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Prince Charles and Camilla full of praise for Mellis couple's Sandringham Flower Show display



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A pair of florists from Suffolk were given the chance of a lifetime to dazzle Charles and Camilla during a display at Sandringham last week.

During a visit to Sandringham Flower Show on Wednesday, July 27, the Duchess of Cornwall was full of praise for Eileen and Tim Tordoff, who run Tin Shed Flower Farm – an artisan flower farm from their home in The Common, Mellis.

After moving to Suffolk from Colorado three years ago, the mother-and-father-of-three soon became involved with Flowers from the Farm – a non-profit organisation that champions independent horticulturalists.

The Tordoffs at their home in Mellis, Suffolk. Picture: Mark Bullimore Photography 2022.
The Tordoffs at their home in Mellis, Suffolk. Picture: Mark Bullimore Photography 2022.

On Wednesday, they were trusted to lead the group’s display at the annual show.

The display, located in The Royal Tent, included a nine-foot floral arch and antique bird table with flowers flowing out of it.

To the delight of Mr and Mrs Tordoff, 66 and 67, respectively, Prince Charles and the Duchess of Cornwall stopped by on Wednesday morning and were full of praise.

Prince Charles and Camilla arrived in at the festival in style – sat in the back of a horse-drawn carriage.
Prince Charles and Camilla arrived in at the festival in style – sat in the back of a horse-drawn carriage.

“It was quite an honour,” said Mrs Tordoff, who spent 30 years working as a florist before retiring. “We are still buzzing about it.

“Camilla loved the display so much she wanted to pose in front of them. Later, I was asked to make a bouquet to present to her. It was very exciting.

“She was very gracious and said she was a keen gardener herself and spoke to us about how wonderful it was to be sustainable.”

The Tordoff's display at Sandringham last week. Picture: Eileen Tordoff.
The Tordoff's display at Sandringham last week. Picture: Eileen Tordoff.

Charles and Camilla had arrived at the 139th incarnation of the show in a carriage to huge fanfare.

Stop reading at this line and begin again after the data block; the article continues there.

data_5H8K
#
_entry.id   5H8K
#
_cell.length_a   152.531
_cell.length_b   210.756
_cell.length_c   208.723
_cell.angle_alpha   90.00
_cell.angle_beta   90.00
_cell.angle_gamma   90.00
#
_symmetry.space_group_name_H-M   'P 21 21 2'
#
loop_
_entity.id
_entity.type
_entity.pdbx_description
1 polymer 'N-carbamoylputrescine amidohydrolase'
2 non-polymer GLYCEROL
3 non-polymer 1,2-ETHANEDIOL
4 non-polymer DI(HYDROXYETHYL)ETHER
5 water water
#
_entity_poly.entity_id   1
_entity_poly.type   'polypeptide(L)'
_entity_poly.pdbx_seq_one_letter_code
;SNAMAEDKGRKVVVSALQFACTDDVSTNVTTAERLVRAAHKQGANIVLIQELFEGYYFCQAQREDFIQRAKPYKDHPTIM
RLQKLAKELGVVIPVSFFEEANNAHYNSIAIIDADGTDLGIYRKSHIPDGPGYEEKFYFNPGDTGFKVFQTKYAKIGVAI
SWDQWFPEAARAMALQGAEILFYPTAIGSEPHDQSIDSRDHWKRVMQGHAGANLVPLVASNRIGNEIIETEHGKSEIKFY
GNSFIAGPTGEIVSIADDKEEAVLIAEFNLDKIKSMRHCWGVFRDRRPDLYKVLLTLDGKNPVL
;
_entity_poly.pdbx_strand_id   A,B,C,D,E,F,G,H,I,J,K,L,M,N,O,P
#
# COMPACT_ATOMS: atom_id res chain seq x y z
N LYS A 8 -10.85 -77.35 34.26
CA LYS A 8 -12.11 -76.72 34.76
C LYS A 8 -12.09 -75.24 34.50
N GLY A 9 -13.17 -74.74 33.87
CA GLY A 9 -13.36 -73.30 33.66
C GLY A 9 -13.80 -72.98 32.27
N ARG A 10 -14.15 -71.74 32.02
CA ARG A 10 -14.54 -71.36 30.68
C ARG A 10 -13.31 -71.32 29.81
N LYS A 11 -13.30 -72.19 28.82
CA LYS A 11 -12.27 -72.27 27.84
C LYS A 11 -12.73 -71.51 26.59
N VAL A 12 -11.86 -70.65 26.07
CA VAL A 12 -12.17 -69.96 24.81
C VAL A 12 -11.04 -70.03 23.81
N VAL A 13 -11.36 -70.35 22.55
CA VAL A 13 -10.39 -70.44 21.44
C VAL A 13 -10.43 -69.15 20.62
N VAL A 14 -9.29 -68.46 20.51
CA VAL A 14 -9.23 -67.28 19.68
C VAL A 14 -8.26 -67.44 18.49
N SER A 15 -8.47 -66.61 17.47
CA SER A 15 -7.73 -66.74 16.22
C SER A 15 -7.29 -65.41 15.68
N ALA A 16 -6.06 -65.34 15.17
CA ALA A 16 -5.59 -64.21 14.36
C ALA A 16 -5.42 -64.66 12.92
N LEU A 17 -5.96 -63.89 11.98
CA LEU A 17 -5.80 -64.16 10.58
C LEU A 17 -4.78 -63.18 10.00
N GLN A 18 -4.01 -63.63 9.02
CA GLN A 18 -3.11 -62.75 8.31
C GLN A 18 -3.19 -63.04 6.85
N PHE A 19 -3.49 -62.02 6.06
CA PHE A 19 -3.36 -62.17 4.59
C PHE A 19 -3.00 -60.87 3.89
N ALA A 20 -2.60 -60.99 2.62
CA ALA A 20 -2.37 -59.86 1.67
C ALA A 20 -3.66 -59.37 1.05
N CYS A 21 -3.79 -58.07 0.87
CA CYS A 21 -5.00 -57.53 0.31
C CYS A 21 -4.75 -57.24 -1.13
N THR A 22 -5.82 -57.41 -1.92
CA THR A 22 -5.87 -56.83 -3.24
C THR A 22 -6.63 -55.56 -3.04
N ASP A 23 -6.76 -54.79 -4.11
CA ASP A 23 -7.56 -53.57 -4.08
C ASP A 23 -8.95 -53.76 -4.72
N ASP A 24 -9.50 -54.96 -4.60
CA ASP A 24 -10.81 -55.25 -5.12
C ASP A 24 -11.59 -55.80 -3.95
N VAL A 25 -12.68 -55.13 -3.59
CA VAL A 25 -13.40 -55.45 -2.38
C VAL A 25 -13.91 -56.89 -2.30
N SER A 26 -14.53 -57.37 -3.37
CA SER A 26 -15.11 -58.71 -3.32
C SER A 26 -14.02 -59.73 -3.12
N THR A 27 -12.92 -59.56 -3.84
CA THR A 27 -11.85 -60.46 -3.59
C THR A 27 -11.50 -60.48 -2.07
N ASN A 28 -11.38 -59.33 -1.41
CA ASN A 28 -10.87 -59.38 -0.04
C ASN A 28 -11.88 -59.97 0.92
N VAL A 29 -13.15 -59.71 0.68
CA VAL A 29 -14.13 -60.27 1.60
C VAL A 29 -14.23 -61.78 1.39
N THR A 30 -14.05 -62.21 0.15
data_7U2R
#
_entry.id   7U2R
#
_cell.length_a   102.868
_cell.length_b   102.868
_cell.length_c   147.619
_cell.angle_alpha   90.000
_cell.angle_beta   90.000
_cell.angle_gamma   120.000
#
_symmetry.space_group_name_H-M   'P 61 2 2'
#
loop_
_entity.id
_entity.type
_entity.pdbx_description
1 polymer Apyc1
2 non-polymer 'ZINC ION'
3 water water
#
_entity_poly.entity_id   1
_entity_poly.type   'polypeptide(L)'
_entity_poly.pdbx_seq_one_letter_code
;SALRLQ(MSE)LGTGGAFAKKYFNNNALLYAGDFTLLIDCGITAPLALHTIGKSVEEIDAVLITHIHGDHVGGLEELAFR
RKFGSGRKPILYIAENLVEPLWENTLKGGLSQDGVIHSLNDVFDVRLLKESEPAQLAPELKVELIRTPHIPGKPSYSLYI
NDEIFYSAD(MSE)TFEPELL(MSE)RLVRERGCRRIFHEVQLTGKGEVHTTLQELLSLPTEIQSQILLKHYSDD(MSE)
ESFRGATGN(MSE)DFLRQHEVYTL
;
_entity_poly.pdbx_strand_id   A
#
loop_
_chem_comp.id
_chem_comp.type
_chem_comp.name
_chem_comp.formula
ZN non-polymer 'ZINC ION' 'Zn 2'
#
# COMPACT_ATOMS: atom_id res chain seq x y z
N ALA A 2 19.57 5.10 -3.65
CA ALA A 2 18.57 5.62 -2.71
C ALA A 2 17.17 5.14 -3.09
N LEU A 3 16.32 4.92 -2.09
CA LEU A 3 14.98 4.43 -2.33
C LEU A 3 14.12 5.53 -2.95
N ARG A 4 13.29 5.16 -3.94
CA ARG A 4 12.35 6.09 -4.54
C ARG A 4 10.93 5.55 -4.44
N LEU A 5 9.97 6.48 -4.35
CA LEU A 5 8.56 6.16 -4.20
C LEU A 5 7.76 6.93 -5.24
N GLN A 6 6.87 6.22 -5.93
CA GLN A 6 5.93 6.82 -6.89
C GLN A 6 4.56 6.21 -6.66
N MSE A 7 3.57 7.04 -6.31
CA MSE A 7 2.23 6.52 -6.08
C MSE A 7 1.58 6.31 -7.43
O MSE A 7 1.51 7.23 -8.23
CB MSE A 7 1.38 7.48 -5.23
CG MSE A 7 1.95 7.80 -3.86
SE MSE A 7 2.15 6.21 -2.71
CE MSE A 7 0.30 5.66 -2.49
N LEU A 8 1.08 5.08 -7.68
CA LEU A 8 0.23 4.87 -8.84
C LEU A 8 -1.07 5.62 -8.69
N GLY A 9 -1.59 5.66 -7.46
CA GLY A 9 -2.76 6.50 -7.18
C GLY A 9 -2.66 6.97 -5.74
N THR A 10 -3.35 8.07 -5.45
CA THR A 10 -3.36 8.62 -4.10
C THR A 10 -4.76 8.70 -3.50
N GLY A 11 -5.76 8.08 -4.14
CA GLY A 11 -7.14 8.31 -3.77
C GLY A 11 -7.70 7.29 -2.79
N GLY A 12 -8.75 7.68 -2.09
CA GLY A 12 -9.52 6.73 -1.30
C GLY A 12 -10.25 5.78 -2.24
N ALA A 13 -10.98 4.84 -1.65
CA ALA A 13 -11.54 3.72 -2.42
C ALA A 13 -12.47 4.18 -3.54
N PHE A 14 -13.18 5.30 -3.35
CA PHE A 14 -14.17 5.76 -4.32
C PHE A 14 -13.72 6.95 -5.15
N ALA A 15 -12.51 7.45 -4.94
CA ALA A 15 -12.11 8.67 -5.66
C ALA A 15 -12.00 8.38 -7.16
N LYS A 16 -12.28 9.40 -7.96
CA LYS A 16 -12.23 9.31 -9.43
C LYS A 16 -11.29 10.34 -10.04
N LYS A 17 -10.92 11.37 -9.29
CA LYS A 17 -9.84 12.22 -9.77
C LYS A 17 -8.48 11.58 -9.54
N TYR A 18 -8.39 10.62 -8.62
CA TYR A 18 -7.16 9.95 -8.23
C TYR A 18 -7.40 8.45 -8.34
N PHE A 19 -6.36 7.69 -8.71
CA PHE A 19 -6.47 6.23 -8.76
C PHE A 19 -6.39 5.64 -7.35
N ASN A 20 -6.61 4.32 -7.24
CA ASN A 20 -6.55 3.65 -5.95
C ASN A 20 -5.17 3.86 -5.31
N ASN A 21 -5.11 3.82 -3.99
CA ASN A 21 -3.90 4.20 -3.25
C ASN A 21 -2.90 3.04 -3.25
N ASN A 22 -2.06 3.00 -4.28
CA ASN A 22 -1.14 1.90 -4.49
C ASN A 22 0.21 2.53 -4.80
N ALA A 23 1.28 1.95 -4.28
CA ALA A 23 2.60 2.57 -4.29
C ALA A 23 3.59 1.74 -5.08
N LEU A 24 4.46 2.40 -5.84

The previous two flower shows had been cancelled due to the pandemic.

After the Royal Tent was opened to the wider public later that afternoon, many of the 20,000 people in attendance flocked there to have a look at the displays for themselves.

“We spoke to the attendants about the importance of buying seasonal, British flowers,” added Mrs Tordoff.

The Prince of Wales and The Duchess of Cornwall spent time chatting with display holders at the festival.
The Prince of Wales and The Duchess of Cornwall spent time chatting with display holders at the festival.

“It was all very well received. We spoke about how there are zero air miles with British flowers – we like to say that our ethos is ‘grown, not flown’.

So impressive was their display that the it was awarded a ‘Super Gold’ award by judges.

Mr and Mrs Tordoff, the latter a former farrier and blacksmith, moved to Suffolk following their retirement and quickly established the Tin Shed Flower Farm, where they grow locally-sourced flowers and plan to start a series of workshops.

“When we retired, we knew we wanted to grow flowers and wanted somewhere with a good growing climate. Given that we already had family around here, it seemed like a logical choice,” added Mrs Tordoff.

“As soon as we got here, we hit the ground running.”

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